Heck, last night at the gym, I listened to a run of about seven great songs in a row while doing some cardio.  All were songs that I really like and are easy to work out to.  This morning, on the way to work, every single song that was played was absolutely spectacular.  And just what I wanted to hear at the moment.

Woah... I'm anthropomorphizing my iPod.  But maybe he deserves it.

Gimme fuel, gimme fire...

I'm keeping this one short to make up for yesterday's mammoth entry.

This is a real conversation that Katie and I just had on the phone and it really threw me for a loop.

Katie - "I've gotta stop and get some gas.  It's $2.85 up here at the Jewel!"

Kevin - "Wow!  $2.85?!?  That's great!"

Katie - "Yeah it is!  So I'd better stop now."

Kevin - "Ohmigod, we're talking about $2.85 like it's the second coming of Christ."

Katie - "We are, aren't we?"

My dad said it a few weeks ago, as did Katie, and they were both right.  Prices would get well up over $3.00 per gallon (I saw it as high as $3.31) and then settle back down under $3.00 and we would go running for the gas stations like it was a great deal.  Never mind the fact that it's still $1 more per gallon than it was last year.

I know that there are enough people complaining about gas prices, but I just find it to be ridiculous.  OPEC and gas companies can gouge the hell out of us and get away with it so long as there is turmoil in the Middle East that can be used as a referent when "justifying" the increase.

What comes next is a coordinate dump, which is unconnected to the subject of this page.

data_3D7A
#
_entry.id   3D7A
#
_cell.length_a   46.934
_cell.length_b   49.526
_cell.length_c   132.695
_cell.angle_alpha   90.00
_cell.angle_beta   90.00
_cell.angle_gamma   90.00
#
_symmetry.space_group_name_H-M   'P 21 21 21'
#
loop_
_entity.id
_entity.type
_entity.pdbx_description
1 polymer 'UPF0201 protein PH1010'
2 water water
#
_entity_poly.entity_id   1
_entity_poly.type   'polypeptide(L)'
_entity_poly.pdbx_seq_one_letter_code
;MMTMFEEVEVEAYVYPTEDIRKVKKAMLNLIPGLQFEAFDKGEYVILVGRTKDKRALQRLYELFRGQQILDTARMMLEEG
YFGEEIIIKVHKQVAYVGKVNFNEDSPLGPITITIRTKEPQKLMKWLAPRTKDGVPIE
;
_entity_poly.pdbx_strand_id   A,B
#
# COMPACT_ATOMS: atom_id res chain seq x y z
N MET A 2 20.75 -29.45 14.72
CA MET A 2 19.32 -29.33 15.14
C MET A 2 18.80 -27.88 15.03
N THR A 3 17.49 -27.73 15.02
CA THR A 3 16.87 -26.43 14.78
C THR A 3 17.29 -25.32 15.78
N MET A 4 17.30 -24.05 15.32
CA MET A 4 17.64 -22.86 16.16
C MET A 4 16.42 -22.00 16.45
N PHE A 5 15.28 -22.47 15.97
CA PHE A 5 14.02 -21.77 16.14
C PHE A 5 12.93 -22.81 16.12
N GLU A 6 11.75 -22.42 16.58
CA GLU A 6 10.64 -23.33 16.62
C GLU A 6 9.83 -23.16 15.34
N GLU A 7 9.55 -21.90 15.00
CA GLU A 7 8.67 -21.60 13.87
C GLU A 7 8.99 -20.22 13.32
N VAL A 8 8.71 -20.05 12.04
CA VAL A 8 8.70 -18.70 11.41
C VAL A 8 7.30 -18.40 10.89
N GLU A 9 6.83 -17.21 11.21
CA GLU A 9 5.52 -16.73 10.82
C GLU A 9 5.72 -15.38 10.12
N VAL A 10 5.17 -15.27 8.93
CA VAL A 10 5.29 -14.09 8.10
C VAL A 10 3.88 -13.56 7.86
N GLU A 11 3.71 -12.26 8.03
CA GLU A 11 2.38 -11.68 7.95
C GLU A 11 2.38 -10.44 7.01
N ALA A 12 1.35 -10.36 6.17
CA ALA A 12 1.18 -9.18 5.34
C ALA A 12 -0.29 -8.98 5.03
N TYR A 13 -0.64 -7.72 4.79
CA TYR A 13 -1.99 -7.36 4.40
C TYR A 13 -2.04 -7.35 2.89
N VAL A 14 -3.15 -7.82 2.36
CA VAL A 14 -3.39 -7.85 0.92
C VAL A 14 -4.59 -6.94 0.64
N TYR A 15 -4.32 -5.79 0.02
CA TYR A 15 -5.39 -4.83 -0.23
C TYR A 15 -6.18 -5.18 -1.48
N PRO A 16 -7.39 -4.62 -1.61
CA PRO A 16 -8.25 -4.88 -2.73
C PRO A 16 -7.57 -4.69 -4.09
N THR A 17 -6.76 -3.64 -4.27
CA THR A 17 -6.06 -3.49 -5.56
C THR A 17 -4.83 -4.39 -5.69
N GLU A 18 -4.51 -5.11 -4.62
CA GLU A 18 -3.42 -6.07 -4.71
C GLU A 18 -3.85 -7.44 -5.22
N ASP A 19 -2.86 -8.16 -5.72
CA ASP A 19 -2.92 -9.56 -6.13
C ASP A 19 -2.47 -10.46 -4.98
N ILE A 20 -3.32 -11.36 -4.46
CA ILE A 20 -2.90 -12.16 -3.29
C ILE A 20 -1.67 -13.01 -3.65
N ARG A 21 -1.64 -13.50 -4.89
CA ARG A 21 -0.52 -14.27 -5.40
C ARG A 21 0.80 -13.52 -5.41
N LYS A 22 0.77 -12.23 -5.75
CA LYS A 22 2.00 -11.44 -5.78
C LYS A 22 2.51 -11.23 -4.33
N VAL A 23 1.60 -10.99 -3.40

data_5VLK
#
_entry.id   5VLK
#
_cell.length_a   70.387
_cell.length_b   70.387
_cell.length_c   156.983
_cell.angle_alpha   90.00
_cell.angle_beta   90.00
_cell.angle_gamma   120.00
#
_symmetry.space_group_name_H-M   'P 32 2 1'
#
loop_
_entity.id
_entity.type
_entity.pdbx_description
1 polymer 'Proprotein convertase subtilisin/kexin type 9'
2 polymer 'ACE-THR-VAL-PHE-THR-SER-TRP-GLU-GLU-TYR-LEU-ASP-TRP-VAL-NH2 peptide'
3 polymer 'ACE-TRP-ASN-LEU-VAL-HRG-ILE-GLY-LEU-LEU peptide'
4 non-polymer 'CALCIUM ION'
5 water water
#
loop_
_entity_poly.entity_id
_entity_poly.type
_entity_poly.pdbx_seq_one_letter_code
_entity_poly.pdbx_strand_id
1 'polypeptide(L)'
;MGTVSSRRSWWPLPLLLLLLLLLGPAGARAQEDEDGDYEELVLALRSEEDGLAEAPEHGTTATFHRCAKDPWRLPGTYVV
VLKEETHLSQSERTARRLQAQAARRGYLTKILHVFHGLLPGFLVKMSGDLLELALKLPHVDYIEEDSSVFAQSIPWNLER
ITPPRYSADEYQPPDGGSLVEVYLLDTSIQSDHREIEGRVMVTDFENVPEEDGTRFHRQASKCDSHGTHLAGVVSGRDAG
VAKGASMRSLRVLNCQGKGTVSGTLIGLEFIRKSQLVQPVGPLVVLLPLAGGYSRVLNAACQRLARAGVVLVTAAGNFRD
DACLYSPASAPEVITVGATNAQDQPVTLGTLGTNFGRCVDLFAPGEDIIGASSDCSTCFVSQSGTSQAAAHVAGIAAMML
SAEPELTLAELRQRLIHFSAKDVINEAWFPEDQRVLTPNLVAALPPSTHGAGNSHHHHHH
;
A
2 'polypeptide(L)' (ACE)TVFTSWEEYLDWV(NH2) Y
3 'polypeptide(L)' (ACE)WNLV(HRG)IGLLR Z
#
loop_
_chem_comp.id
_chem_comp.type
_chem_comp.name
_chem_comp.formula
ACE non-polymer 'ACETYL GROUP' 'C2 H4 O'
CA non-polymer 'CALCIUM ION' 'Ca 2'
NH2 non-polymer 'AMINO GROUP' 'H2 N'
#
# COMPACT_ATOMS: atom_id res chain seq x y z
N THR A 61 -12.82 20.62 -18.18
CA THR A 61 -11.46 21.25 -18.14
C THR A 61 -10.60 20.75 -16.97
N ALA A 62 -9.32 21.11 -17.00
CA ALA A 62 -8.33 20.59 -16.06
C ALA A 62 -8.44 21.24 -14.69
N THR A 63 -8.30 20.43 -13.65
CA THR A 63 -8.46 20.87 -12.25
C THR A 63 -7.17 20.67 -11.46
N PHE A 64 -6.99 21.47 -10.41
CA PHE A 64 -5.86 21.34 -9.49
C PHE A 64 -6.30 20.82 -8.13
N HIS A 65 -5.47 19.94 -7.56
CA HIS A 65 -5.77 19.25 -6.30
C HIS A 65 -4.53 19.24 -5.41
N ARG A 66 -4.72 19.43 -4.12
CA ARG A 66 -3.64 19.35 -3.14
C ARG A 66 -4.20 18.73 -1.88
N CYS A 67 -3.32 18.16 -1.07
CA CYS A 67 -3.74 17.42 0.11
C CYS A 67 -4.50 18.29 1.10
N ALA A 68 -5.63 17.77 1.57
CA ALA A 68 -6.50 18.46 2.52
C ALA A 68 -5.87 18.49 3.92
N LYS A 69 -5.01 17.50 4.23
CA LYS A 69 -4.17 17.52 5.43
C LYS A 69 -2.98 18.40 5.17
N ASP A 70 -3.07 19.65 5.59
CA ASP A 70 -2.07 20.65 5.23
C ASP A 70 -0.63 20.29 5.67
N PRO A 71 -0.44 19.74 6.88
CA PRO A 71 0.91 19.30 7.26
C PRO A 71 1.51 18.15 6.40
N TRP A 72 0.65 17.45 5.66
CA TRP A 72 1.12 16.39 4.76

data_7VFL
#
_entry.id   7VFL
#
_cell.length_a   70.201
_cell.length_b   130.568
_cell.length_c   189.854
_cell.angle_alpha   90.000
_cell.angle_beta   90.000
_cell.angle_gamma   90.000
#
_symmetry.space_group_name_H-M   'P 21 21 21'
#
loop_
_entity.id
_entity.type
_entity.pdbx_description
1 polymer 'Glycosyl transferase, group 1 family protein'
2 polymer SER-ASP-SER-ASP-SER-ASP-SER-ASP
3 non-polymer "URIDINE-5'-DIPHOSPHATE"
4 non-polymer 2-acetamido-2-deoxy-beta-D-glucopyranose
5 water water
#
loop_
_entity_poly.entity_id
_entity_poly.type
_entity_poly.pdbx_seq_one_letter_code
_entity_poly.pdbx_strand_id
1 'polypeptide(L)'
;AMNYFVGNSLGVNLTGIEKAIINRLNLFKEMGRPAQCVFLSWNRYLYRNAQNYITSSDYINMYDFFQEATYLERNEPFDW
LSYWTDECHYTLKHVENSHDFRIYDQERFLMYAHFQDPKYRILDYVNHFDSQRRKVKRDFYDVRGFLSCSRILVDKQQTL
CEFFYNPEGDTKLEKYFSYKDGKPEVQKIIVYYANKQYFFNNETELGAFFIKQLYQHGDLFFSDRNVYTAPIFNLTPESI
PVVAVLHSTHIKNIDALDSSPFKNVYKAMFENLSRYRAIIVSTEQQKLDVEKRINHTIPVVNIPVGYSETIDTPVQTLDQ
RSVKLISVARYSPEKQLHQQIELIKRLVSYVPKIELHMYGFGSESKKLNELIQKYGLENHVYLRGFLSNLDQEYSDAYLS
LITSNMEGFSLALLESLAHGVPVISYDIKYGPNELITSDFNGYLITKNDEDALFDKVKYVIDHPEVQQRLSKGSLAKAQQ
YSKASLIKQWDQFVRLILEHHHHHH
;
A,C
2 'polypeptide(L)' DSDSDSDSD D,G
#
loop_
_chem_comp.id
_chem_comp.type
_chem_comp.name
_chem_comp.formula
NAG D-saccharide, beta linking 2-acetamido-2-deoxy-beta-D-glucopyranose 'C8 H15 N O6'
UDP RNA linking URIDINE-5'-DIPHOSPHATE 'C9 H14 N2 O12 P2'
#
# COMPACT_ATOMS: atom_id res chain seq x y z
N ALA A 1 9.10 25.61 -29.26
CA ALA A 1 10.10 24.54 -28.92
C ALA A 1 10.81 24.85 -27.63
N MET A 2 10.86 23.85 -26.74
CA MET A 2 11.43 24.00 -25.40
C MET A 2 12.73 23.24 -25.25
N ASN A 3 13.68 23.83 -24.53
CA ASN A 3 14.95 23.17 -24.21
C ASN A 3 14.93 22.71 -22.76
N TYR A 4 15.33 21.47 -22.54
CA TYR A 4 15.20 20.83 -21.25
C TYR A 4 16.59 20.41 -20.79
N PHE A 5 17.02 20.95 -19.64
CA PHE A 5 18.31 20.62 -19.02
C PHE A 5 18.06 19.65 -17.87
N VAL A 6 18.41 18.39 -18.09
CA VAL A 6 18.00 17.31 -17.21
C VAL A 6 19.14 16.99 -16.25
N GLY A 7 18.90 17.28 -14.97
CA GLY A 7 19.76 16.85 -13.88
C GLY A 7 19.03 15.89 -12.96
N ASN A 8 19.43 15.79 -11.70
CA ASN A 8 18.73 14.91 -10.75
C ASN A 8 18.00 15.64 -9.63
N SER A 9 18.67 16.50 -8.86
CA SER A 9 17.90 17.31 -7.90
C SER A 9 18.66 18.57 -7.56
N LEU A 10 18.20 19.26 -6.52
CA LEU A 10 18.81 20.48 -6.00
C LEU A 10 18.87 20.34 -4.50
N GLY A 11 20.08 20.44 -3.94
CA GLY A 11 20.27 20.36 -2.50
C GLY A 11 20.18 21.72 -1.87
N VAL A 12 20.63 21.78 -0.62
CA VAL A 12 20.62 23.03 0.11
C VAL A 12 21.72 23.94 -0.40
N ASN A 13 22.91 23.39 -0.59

It's time for a motorcycle.

We got to move these color TVs.

In a recent marketing course for my MBA degree, I was reminded of a concept that I had learned in marketing courses I took years ago during my undergrad pursuits.  The concept was that of the Product Life Cycle (PLC).

Basically, the PLC describes the innovation, early adoption, market saturation, and eventual market death of any given product or service on the market.  It's shaped like your standard bell curve and those who buy into the product or service fall into one of four areas along the curve. 


  • Market Innovation - Those who are always ahead of the curve when it comes to new product adoption.  They are always on the lookout for the "BBT" - the "Bigger Better Thing" - and will buy something as soon as possible.
  • Market Growth - A product makes its way into the market and is available to the everyman through regular market avenues like bricks and mortar stores.  It's still very early in the life of a product, but word is spreading as a result of the Market Innovators and people now feel a bit safer about buying into it.
  • Market Maturity - Other companies have caught on to the love and adoration of this new product and are now creating competitors.  This competition may or may not cause a price drop as some people may defect to these new products.
  • Sales Decline - People just stop caring so the prices tend to drop and those that were extra wary now have a legitimate opportunity to buy into the craze.